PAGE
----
The following is a summary of governors’ education proposals for fiscal 2002. The figures for the state budget and for precollegiate education spending include money for state education administration, but not federal, flow-through dollars. Percentage increases are based on rounded numbers, and estimated enrollment reflects the state’s projected public school enrollment for 2001-02, unless otherwise noted. Depending on the state, figures may or may not include prekindergarten spending and enrollment.
Governor: Bill Owens (R)
Proposed FY 2002 state budget: $5.39 billion
Proposed FY 2002 K-12 budget: $2.66 billion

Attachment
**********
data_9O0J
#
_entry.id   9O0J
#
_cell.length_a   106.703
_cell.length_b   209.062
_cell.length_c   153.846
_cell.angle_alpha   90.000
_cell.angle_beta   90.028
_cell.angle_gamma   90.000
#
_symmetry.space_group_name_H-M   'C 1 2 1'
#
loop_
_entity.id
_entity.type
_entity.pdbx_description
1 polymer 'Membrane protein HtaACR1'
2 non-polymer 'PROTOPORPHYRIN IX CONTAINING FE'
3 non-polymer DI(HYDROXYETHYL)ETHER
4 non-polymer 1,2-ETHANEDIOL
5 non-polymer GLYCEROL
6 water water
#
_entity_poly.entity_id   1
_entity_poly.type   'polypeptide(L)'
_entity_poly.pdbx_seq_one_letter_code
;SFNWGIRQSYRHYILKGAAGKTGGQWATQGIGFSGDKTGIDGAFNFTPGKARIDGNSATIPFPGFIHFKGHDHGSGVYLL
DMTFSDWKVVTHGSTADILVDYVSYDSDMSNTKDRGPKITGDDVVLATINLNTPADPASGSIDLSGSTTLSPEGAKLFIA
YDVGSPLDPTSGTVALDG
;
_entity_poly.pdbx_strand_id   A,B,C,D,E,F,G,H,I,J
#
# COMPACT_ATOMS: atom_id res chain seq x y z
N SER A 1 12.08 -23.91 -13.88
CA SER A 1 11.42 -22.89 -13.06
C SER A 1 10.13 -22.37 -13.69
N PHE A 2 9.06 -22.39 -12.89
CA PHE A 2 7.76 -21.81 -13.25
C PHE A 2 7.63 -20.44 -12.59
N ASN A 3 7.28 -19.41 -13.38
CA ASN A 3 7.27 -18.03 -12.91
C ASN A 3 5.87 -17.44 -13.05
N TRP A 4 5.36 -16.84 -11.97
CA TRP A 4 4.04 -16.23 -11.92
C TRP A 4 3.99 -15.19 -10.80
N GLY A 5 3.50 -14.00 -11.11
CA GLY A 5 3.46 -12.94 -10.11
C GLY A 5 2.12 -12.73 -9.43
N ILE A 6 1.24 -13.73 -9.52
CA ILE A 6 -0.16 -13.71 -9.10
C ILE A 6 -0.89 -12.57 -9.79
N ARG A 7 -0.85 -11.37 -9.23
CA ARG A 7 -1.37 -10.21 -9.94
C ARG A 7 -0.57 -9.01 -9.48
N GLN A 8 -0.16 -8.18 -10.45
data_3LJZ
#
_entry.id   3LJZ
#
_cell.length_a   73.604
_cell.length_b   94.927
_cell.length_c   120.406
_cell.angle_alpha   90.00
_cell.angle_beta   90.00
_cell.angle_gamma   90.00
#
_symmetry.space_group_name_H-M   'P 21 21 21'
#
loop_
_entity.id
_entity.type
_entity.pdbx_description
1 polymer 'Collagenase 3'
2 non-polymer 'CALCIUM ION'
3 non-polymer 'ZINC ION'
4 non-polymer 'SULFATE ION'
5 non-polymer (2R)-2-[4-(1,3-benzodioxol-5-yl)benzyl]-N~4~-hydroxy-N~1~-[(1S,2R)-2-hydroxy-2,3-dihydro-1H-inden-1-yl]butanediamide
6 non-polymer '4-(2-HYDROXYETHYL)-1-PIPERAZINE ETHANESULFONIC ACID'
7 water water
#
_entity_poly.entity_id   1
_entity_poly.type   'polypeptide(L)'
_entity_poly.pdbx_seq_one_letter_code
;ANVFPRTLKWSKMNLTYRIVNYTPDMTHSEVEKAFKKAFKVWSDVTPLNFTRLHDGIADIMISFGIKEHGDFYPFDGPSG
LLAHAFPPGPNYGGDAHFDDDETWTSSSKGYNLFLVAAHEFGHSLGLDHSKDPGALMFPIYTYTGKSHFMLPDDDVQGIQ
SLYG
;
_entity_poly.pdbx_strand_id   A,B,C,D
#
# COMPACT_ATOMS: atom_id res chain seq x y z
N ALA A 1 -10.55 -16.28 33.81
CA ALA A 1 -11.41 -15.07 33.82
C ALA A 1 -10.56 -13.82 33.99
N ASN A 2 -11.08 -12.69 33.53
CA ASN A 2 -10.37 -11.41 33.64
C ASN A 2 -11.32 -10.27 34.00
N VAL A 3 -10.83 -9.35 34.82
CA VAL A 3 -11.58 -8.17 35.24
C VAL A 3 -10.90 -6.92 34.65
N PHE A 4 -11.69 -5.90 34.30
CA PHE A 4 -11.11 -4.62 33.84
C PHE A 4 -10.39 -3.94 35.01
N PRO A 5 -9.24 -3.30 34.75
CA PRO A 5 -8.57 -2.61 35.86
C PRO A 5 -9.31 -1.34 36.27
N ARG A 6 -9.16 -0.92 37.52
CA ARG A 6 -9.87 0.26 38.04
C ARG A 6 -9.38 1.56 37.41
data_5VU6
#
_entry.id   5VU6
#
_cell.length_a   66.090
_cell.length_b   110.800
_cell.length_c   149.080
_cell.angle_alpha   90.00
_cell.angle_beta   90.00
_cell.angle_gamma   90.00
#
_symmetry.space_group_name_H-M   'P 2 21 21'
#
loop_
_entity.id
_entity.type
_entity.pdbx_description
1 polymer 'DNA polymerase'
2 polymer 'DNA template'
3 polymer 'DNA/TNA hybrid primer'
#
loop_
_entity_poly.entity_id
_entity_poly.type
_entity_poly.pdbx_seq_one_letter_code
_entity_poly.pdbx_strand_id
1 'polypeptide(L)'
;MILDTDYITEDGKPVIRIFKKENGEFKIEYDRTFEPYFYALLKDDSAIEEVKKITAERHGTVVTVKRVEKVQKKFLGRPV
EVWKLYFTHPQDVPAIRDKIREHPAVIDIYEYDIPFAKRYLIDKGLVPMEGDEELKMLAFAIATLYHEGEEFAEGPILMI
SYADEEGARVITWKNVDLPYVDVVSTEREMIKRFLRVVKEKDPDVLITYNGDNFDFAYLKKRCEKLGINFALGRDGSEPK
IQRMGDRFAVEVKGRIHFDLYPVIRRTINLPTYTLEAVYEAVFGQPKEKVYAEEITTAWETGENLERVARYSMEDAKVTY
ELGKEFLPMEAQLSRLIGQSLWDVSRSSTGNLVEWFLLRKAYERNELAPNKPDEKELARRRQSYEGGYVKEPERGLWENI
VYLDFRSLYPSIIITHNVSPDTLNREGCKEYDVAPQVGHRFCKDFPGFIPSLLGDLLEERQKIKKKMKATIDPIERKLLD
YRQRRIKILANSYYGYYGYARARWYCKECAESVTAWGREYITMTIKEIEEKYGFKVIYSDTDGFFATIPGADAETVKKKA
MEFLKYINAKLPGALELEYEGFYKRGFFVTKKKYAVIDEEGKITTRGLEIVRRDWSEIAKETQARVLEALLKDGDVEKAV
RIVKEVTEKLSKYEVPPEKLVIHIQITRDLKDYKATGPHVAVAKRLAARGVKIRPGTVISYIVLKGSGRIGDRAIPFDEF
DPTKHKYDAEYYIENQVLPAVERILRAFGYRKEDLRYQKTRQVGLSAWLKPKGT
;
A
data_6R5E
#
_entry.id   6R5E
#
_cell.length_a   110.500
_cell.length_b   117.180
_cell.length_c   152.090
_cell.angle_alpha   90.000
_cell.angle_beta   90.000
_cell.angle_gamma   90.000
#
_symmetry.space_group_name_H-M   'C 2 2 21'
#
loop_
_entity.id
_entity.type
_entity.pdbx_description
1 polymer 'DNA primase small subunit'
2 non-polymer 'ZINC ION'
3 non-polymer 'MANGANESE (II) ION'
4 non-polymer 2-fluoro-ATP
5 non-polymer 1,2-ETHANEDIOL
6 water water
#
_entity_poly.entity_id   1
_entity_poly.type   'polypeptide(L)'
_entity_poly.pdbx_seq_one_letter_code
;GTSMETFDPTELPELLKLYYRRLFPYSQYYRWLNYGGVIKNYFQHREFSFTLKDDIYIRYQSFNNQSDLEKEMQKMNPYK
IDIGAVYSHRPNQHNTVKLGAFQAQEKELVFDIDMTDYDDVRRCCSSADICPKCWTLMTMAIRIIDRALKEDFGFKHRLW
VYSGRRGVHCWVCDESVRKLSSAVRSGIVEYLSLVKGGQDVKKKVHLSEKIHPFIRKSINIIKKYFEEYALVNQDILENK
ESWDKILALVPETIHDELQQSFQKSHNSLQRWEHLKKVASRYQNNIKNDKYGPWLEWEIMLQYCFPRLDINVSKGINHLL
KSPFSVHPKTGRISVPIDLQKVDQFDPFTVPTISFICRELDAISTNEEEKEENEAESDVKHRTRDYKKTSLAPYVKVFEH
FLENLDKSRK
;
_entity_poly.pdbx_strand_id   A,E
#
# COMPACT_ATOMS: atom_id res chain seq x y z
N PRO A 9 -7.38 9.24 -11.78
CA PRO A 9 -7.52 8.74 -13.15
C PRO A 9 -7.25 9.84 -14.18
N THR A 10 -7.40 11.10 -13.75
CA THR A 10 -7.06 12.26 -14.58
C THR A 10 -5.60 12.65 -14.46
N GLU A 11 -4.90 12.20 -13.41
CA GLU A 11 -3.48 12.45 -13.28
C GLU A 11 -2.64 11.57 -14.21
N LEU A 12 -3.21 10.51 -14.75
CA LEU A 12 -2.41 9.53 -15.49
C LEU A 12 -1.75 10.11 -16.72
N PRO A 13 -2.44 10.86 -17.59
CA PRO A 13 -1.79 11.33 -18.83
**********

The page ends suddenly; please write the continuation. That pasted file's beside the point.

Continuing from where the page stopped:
FY 2001 K-12 budget: $2.53 billion
Proposed percent change K-12 budget: +5.1 percent
Estimated K-12 enrollment: 725,000
- Governor’s budget proposal includes $189 million to fully cover inflation and enrollment increases, as well as $2.5 million to provide transportation tokens enabling low-income students in poorly performing schools to commute to other public schools. Tokens could be used by parents to pay for public or private transportation for their children.
- Following last fall’s voter approval of constitutional amendment requiring 1 percent annual growth in spending on public schools for 10 years, Mr. Owens proposes using new money for reducing class sizes in grades K-3.
- Also proposes $100 million over four years for full-day kindergarten, new textbooks, school improvement grants, and teacher-pay incentives, which would include merit bonuses for outstanding teachers and recruitment bonuses for teachers of mathematics, science, and special education.
Governor: Dirk Kempthorne (R)
Proposed FY 2002 state budget: $3.28 billion